The etymology of Caesarian section; modified from https://en.wikipedia.org/wiki/Caesarean ... #Etymology -
The Roman Lex Regia (royal law), later the Lex Caesarea (imperial law), of Numa Pompilius (715–673 BC), required the child of a mother dead in childbirth to be cut from her womb. There was a cultural taboo that mothers not be buried pregnant, that may have reflected a way of saving some fetuses [I presume that means potentially viable fetuses, immediately after a pregnant woman's death].
Roman practice required a living mother to be in her tenth month of pregnancy before resorting to the 'Caesarean section' procedure, reflecting the knowledge that she could not survive the delivery: no classical source records a mother surviving such a delivery.
The term is said to derive from the verb caedere, "to cut", with children delivered this way referred to as caesones.
Speculation that the Roman dictator Julius Caesar was born by the method now known as C-section is apparently false [his mother Aurelia is reputed to have lived to hear of her son's invasion of Britain]. Pliny the Elder refers to a certain Julius Caesar (an ancestor of the famous Roman statesman) as ab utero caeso, "cut from the womb" giving this as an explanation for the cognomen "Caesar" which was then carried by his descendants. Nonetheless, even if the etymological hypothesis linking the caesarean section to [either] Julius Caesar is a false etymology, it has been widely believed.
then -The 'Passio' (story of martyrdom) of St. Caesarius is set in Terracina (a harbor town near Rome and Naples) under the pagan emperor Trajan (r. 98-117).
Caesarius, a deacon from Carthage (belonging to the ancient and illustrious gens Julia), after a shipwreck, arrived in Terracina to preach the Gospel to poor people. In this Roman city, each year on the first day of January, a ceremony of self-immolation took place to assure the health and salvation of the Empire. A young man was pampered with material delights and fulfilled in all his wishes for eight months; then he was obliged to mount on a richly harnessed horse, climb up to the summit of city's cliff and throw himself into the void, with the recalcitrant horse, to crash against the rocks and perish in the waves in honour of the god Apollo, as an expiatory offering for the prosperity of the state and the emperors.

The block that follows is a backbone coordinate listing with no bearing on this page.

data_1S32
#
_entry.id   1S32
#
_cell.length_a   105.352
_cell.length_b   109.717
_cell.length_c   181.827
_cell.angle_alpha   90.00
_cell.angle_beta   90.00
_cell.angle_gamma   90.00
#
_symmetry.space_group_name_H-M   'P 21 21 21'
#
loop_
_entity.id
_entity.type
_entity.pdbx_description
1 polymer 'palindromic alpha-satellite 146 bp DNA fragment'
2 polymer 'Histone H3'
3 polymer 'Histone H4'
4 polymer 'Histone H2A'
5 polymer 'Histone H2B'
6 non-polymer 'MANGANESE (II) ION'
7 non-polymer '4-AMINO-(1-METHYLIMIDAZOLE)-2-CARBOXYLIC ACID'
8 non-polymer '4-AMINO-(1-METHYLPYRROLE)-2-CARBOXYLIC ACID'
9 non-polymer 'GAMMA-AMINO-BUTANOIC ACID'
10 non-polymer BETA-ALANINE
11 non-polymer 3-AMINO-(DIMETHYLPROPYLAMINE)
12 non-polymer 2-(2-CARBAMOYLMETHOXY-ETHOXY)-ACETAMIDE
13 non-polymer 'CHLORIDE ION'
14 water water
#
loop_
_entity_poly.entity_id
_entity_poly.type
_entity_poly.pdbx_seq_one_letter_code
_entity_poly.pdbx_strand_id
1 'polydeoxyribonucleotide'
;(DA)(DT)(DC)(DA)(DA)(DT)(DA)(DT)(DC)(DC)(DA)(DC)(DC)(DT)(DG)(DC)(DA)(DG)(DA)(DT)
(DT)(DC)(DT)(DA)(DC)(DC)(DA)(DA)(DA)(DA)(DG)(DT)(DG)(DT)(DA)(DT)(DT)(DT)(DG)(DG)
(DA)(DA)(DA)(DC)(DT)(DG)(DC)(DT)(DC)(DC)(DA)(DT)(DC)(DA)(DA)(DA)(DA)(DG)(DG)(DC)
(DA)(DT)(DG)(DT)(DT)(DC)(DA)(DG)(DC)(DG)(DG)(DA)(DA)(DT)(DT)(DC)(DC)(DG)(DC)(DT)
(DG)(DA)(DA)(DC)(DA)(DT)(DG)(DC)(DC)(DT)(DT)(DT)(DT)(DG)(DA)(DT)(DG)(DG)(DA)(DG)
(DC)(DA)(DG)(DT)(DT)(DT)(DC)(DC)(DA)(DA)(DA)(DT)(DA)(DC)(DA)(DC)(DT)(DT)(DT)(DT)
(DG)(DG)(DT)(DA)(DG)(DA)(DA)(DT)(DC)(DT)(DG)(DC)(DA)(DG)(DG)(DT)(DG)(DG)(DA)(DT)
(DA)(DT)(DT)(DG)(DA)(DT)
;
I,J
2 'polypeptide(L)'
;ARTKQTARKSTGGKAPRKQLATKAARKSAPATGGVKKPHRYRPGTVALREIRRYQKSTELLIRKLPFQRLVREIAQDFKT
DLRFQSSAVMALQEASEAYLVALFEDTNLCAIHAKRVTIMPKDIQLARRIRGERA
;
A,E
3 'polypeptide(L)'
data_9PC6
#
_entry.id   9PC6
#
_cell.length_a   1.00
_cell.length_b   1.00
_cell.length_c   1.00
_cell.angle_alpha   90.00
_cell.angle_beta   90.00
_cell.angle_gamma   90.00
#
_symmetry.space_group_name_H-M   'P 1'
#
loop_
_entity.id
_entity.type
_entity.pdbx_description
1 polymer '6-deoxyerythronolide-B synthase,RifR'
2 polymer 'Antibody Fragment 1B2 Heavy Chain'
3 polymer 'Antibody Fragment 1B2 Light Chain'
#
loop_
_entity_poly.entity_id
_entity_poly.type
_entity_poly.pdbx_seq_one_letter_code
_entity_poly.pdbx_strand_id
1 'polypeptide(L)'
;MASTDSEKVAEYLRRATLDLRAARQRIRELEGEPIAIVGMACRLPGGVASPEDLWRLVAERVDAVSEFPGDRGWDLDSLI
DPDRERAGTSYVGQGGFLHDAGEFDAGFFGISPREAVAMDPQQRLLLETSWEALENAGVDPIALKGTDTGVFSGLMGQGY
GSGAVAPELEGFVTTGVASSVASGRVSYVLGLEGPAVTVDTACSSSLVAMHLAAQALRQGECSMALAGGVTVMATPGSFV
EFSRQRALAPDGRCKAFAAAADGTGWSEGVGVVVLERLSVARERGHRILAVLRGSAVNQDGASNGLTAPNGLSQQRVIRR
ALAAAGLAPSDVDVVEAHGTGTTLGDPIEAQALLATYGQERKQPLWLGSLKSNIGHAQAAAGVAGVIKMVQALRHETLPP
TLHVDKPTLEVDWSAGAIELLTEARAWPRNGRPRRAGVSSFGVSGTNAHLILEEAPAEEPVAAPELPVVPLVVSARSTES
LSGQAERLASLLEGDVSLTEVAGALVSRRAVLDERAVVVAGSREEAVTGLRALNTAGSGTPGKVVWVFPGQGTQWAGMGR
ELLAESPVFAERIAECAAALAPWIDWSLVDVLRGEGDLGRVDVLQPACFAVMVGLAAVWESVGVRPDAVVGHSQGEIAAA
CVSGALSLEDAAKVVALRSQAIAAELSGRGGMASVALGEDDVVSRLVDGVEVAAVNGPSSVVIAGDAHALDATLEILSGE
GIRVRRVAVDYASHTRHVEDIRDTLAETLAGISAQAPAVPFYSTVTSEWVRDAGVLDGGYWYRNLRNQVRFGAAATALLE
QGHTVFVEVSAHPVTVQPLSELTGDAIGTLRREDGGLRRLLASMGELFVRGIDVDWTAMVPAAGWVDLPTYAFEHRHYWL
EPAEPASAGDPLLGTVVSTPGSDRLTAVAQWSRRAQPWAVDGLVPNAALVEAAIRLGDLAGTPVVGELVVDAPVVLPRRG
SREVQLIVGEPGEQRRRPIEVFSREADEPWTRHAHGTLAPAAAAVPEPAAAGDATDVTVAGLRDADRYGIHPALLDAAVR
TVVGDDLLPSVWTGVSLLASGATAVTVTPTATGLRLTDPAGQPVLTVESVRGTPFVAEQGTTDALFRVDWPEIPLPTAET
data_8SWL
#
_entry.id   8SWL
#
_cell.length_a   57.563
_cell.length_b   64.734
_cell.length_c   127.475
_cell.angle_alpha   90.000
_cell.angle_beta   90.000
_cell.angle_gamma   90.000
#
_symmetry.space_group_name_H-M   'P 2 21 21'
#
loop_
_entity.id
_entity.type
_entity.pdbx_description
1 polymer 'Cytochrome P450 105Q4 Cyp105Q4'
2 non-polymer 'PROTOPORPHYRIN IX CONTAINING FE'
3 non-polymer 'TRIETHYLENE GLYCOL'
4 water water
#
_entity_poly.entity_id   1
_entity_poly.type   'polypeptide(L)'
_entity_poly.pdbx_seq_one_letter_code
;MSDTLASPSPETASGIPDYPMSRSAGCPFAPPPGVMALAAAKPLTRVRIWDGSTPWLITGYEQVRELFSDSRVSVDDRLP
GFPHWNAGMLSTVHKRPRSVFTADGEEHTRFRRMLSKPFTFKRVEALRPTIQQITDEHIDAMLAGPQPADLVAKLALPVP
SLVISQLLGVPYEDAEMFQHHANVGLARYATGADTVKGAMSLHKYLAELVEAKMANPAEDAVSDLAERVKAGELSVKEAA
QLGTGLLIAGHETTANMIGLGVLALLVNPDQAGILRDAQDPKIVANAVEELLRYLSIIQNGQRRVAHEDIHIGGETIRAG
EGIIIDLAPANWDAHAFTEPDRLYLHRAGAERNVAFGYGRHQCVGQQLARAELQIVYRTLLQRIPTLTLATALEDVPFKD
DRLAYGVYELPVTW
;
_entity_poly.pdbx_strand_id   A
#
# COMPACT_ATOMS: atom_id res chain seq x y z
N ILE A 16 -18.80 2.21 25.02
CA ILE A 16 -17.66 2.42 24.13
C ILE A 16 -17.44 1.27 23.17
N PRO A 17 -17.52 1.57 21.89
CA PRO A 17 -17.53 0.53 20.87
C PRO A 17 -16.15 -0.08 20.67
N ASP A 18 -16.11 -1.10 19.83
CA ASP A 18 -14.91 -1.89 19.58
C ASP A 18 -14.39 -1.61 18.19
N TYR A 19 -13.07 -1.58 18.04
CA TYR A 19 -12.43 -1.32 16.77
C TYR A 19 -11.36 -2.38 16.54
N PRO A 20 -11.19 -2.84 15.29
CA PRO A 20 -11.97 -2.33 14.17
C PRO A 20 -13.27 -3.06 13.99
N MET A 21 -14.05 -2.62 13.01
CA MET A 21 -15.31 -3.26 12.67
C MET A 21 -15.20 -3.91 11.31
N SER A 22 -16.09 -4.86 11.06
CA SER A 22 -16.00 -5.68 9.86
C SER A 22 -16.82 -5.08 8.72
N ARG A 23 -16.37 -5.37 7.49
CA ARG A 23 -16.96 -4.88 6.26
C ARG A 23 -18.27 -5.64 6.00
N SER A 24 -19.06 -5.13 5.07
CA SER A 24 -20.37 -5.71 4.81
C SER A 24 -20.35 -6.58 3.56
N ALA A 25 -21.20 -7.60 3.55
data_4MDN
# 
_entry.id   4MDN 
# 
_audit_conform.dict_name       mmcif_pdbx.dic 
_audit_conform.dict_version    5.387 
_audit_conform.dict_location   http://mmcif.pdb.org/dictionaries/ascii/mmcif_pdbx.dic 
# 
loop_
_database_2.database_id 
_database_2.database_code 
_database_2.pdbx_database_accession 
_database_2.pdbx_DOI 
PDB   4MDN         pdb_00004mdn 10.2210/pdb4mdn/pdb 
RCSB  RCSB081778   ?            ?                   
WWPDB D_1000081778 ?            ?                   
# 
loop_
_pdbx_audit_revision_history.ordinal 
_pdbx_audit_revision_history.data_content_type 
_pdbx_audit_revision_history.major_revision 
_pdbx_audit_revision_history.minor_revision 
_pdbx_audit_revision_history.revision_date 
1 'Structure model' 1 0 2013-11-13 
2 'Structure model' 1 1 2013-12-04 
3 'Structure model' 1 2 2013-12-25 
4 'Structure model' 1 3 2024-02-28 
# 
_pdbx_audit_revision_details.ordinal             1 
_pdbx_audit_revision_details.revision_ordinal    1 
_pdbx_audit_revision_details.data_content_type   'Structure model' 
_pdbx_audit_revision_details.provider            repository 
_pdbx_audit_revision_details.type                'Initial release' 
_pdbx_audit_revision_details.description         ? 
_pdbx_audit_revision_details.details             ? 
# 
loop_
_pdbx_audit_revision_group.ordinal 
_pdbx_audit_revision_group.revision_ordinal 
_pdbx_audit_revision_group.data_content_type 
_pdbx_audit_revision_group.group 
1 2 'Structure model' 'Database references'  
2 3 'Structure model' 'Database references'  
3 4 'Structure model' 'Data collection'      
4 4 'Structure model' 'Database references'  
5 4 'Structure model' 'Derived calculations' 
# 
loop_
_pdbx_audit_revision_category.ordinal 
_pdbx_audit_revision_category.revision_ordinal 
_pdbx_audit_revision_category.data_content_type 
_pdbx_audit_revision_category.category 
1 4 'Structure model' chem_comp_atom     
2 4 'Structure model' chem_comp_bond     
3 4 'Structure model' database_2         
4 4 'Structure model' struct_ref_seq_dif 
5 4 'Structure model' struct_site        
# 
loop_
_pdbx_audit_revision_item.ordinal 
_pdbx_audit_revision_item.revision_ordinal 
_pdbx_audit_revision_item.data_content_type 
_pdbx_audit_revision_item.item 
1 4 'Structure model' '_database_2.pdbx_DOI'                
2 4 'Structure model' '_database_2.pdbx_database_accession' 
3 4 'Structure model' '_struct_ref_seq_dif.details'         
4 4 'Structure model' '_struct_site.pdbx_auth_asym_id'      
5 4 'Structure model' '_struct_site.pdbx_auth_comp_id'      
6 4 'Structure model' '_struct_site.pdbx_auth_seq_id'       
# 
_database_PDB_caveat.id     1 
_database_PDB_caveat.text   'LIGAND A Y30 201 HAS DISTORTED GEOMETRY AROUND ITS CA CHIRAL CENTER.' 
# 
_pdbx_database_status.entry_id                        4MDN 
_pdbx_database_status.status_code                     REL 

The deacon Caesarius denounced this pagan custom and protested: "Alas for a state and emperors who persuade by tortures and are fattened on the outpouring of blood".
The priest of Apollo, named Firminus, had him arrested and taken before Leontius, Roman consul of Campania. During the interrogation, he refused to sacrifice to the pagan god of the sun and light, and his prayers caused the temple of Apollo to collapse (located in the Forum), killing the pagan Firminus. Caesarius was then locked up in jail and, after twenty-two months, he was taken to the Forum to be judged: he asked permission to pray: a radiant light blazed down on him, and the pagan consul Leontius was thereupon converted and sought baptism; he died shortly after (October 30th).
The 1st of November of the year 107 A.D., Luxurius, governor of the city, tied Caesarius and Julian (a local presbyter) up together in a sack, and flung them into the sea, from a cliff called "Pisco Montano".
[Thus] the deacon Caesarius was martyred, although not before prophesying the death of Luxurius, bitten by a poisonous viper.
Caesarius and Julian, on that same day, were thrown back onto the shore, and were buried by Eusebius, a servant of God, near the town of Terracina.
Caesarius as an Imperial Saint
In the 4th century, after his daughter was healed at Caesarius's shrine, the Emperor Valentinian I [Flavius Valentinianus Augustus, r. 364 to 375] decided to move his relics from Terracina to Romeas as a mark of royal favour. They were first taken to a church on the Palatine Hill, then later moved to a new church near the Appian Way, which got the name 'San Cesareo in Palatio'.
Caesarius of Terracina is the saint chosen to replace and Christianize the pagan figure of Julius Caesar ...
The imperial chapel was named after him by Valentinian III [estern Roman Emperor from 425 to 455], increasing his prominence ... Caesarius was the obvious patron for the chapel of the Caesars. ... His legend fitted impeccably into the symbolism of the Palatine, offering a forceful Christian commentary on the meaning of the empire.
In Caesarius the Byzantine administration found a saint capable of Christianizing Rome's imperial core. Caesarius's passio, a Latin text, revolves around the good health or prosperity (salus) of the Roman Empire. The legend presents Caesarius's martyrdom as proof that the well-being of the state rests more solidly on Christian foundations than on its pagan past. His passio presents an elaborate and gruesome panorama of the pagan ritual that, so its audience is led to believe, once underpinned the imperial administration.
In contrast to this senseless and impious bloodshed, Caesarius's martyrdom truly works for the imperial 'salus' by bearing witness to God's truth; commemoration of him offers a means to perpetuate that prosperity.
Saint Caesarius is invoked against the floods of the rivers, the drownings (in memory of his martyrdom) ...
modified from https://en.wikipedia.org/wiki/Caesarius ... rial_Saint